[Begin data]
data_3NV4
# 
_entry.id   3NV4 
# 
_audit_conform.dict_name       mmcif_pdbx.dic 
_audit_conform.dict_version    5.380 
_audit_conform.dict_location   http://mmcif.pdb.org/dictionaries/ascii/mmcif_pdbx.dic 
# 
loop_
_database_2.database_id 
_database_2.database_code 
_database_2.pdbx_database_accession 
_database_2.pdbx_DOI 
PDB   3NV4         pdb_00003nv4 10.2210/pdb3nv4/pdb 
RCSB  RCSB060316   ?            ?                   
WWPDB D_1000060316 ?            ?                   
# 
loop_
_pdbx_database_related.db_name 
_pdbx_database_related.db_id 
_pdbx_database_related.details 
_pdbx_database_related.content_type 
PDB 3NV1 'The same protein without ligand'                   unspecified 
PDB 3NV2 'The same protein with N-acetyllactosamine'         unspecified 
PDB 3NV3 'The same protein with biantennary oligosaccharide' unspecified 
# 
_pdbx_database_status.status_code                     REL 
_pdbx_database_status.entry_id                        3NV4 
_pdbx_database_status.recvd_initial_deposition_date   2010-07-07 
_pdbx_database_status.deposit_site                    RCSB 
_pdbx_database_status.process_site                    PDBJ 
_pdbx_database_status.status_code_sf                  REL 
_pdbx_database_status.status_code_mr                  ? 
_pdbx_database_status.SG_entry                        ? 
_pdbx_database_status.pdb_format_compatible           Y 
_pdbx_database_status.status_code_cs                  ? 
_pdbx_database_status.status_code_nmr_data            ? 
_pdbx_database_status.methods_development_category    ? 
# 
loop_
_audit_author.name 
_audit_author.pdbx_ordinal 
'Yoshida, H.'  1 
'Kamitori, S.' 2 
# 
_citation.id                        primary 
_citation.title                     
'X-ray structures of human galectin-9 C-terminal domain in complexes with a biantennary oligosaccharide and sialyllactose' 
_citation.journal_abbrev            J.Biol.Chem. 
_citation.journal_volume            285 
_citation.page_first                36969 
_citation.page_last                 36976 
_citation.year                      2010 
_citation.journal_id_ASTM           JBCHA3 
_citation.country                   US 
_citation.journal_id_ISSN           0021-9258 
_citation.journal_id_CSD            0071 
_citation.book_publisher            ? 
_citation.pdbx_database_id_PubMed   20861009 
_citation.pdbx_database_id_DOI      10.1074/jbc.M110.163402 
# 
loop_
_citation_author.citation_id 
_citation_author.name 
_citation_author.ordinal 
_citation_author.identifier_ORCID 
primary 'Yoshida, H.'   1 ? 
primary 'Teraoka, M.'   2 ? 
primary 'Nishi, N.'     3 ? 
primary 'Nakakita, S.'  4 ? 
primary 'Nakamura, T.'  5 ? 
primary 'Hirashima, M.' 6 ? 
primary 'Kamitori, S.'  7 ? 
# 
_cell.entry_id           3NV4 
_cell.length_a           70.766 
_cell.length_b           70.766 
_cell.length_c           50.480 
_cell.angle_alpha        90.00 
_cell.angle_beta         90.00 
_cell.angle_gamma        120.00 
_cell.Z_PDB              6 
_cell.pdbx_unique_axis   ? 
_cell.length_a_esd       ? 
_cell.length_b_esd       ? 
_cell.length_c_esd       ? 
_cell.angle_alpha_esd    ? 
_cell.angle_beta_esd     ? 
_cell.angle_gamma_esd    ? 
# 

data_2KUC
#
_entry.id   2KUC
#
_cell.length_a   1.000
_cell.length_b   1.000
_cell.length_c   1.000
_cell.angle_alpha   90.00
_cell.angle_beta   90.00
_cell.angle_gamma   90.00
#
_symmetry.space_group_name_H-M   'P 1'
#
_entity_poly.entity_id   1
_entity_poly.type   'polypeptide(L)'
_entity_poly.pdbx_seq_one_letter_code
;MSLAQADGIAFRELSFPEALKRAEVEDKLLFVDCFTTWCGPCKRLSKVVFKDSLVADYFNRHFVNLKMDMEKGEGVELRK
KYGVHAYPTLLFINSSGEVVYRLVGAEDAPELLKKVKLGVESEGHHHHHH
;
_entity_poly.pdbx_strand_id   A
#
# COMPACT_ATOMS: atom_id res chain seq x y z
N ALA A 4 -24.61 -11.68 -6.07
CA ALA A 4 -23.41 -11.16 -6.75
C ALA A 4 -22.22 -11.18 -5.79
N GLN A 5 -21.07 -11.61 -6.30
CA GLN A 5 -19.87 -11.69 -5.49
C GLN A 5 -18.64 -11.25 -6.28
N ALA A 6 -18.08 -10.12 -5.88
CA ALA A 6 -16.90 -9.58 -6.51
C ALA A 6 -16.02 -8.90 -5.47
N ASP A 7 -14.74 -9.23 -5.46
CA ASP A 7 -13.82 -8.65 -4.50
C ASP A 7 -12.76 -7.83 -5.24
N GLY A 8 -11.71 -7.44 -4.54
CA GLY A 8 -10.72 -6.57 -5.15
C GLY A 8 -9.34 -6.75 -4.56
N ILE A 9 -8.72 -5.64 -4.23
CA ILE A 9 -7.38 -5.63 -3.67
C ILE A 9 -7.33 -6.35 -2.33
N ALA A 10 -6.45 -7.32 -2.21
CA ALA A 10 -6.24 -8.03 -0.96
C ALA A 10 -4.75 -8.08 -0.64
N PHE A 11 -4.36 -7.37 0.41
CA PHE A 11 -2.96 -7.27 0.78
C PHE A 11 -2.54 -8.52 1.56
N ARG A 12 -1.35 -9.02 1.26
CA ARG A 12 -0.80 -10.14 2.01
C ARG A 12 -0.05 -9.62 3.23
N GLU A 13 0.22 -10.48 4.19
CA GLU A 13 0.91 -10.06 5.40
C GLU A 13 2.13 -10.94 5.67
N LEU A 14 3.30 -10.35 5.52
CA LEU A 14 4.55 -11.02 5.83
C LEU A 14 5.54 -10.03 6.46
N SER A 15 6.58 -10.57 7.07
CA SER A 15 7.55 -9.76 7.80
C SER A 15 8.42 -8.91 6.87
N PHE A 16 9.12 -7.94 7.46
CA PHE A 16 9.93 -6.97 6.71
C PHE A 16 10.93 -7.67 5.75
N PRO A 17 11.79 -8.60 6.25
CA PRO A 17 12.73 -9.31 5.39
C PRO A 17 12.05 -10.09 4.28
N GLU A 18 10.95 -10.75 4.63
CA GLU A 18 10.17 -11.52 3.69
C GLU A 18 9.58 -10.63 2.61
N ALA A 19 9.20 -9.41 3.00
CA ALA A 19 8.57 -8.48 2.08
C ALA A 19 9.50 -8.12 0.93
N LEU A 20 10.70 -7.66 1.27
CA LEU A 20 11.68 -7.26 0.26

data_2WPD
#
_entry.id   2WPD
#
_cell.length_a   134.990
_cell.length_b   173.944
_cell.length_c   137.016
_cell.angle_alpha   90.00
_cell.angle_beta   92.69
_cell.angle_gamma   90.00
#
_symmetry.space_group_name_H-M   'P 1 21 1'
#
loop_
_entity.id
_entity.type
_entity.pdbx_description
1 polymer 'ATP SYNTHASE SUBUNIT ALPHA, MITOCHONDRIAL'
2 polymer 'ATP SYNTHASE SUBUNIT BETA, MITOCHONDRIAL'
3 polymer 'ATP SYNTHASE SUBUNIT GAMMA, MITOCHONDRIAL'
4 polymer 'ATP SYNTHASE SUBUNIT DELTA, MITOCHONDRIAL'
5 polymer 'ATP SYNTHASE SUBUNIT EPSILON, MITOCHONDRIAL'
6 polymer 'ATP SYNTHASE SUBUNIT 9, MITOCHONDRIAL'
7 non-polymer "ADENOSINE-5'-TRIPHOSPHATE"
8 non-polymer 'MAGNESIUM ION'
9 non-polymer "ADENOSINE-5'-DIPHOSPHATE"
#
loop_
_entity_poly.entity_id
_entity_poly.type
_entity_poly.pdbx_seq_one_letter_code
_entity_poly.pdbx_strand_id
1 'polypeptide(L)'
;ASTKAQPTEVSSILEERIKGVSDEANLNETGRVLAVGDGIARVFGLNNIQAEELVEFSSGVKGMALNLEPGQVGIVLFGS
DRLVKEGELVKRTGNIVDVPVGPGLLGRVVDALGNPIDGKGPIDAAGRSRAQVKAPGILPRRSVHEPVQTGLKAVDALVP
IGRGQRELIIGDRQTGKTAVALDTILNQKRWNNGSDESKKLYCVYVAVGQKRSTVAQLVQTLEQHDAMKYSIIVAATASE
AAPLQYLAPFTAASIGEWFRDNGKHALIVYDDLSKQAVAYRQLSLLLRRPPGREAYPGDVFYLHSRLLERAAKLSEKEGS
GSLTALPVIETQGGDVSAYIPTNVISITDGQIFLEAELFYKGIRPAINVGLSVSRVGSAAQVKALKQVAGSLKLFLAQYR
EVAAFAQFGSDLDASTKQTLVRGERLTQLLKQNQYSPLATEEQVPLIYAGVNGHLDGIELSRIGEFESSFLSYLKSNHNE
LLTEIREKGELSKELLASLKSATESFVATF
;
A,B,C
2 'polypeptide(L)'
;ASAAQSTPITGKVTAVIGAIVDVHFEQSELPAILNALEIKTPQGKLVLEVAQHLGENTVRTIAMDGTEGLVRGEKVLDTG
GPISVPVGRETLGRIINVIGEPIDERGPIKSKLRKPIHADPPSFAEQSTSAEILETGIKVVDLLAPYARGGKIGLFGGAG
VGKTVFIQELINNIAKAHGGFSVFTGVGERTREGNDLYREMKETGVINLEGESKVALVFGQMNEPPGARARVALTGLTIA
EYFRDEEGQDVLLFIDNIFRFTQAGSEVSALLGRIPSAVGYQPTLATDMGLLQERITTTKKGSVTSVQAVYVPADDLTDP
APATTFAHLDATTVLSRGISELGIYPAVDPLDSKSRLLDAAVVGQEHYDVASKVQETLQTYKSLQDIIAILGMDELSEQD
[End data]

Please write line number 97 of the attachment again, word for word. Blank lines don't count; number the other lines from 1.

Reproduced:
_cell.length_c   1.000